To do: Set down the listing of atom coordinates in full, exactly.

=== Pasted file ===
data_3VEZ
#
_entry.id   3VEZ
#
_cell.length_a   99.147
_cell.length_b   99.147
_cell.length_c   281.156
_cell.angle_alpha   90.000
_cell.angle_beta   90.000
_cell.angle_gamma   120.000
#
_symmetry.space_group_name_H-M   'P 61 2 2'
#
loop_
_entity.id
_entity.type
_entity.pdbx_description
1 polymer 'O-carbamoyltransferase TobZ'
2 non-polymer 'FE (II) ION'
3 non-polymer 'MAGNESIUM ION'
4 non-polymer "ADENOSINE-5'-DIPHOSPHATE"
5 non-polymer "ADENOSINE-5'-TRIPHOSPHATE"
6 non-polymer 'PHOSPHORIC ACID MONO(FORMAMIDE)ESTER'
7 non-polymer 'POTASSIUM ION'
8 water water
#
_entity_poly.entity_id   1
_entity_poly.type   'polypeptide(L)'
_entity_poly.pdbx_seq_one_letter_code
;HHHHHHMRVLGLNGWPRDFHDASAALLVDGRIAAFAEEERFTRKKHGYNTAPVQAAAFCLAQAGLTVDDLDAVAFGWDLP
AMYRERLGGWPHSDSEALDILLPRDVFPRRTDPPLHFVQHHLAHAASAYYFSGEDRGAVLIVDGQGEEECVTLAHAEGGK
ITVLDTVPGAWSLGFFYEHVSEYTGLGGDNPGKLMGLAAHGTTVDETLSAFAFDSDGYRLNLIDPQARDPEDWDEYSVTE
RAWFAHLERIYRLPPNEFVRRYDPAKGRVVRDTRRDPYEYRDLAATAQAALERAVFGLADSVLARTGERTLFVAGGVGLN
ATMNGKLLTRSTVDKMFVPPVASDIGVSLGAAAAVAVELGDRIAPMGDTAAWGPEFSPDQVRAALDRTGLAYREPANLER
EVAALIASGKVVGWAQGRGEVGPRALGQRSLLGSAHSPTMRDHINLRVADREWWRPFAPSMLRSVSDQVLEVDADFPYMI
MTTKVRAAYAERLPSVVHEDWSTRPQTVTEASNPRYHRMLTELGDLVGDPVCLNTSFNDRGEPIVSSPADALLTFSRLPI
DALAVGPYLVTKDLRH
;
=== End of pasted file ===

data_3VEZ
#
_entry.id   3VEZ
#
_cell.length_a   99.147
_cell.length_b   99.147
_cell.length_c   281.156
_cell.angle_alpha   90.000
_cell.angle_beta   90.000
_cell.angle_gamma   120.000
#
_symmetry.space_group_name_H-M   'P 61 2 2'
#
loop_
_entity.id
_entity.type
_entity.pdbx_description
1 polymer 'O-carbamoyltransferase TobZ'
2 non-polymer 'FE (II) ION'
3 non-polymer 'MAGNESIUM ION'
4 non-polymer "ADENOSINE-5'-DIPHOSPHATE"
5 non-polymer "ADENOSINE-5'-TRIPHOSPHATE"
6 non-polymer 'PHOSPHORIC ACID MONO(FORMAMIDE)ESTER'
7 non-polymer 'POTASSIUM ION'
8 water water
#
_entity_poly.entity_id   1
_entity_poly.type   'polypeptide(L)'
_entity_poly.pdbx_seq_one_letter_code
;HHHHHHMRVLGLNGWPRDFHDASAALLVDGRIAAFAEEERFTRKKHGYNTAPVQAAAFCLAQAGLTVDDLDAVAFGWDLP
AMYRERLGGWPHSDSEALDILLPRDVFPRRTDPPLHFVQHHLAHAASAYYFSGEDRGAVLIVDGQGEEECVTLAHAEGGK
ITVLDTVPGAWSLGFFYEHVSEYTGLGGDNPGKLMGLAAHGTTVDETLSAFAFDSDGYRLNLIDPQARDPEDWDEYSVTE
RAWFAHLERIYRLPPNEFVRRYDPAKGRVVRDTRRDPYEYRDLAATAQAALERAVFGLADSVLARTGERTLFVAGGVGLN
ATMNGKLLTRSTVDKMFVPPVASDIGVSLGAAAAVAVELGDRIAPMGDTAAWGPEFSPDQVRAALDRTGLAYREPANLER
EVAALIASGKVVGWAQGRGEVGPRALGQRSLLGSAHSPTMRDHINLRVADREWWRPFAPSMLRSVSDQVLEVDADFPYMI
MTTKVRAAYAERLPSVVHEDWSTRPQTVTEASNPRYHRMLTELGDLVGDPVCLNTSFNDRGEPIVSSPADALLTFSRLPI
DALAVGPYLVTKDLRH
;